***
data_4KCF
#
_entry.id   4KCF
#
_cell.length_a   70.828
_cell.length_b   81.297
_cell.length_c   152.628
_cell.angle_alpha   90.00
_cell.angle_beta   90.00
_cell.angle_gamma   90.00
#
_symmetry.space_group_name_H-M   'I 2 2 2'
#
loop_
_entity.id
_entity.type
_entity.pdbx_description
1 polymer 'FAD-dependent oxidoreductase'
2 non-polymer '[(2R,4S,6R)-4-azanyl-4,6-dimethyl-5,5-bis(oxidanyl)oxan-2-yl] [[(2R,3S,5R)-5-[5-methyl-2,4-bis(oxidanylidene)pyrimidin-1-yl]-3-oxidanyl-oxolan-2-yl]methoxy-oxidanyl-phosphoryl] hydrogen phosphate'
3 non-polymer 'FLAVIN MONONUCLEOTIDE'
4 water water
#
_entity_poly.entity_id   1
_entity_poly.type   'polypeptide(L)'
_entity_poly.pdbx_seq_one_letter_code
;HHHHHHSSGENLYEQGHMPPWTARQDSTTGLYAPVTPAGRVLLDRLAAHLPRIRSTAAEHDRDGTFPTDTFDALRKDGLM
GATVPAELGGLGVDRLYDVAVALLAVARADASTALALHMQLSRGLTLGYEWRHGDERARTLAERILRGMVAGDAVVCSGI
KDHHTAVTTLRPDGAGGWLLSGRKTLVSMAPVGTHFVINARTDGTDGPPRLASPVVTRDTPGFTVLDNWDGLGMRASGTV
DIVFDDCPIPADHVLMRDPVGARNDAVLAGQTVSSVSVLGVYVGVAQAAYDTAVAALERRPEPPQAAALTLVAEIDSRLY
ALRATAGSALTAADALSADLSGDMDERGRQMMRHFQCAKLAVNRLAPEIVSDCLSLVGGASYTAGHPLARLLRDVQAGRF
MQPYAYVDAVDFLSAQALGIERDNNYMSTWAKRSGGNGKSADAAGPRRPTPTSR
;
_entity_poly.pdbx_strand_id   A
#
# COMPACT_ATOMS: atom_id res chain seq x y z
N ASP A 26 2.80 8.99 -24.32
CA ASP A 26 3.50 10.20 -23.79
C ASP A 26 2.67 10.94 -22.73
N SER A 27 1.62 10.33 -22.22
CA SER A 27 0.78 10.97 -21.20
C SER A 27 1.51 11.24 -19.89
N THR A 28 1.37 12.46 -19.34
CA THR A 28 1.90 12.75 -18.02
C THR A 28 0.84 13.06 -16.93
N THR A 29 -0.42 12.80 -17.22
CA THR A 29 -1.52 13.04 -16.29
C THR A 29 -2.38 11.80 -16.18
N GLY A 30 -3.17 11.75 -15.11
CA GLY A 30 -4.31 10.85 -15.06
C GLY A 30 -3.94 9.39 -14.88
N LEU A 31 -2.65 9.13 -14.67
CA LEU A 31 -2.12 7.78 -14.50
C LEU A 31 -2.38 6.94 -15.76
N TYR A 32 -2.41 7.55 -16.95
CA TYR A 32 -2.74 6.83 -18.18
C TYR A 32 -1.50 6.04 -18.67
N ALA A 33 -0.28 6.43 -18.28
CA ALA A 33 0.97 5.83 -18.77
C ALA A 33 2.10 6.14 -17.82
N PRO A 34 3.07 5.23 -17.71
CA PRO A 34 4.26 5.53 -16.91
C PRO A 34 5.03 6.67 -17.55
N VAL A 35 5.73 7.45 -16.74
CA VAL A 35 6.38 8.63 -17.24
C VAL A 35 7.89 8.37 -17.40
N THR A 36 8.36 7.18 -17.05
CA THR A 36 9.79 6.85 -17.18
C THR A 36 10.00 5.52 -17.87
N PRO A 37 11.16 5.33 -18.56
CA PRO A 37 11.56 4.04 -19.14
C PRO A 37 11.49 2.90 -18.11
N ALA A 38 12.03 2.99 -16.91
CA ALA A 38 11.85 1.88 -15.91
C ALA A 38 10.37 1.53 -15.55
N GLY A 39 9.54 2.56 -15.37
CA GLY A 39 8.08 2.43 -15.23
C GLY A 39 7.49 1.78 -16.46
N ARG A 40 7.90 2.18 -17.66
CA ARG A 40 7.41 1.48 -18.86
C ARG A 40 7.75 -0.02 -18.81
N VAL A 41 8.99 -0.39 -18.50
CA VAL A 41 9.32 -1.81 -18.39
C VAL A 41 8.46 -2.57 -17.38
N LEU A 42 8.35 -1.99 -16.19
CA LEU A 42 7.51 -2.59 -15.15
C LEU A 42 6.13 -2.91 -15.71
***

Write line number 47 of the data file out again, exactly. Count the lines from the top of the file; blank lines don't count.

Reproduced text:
C THR A 29 -2.38 11.80 -16.18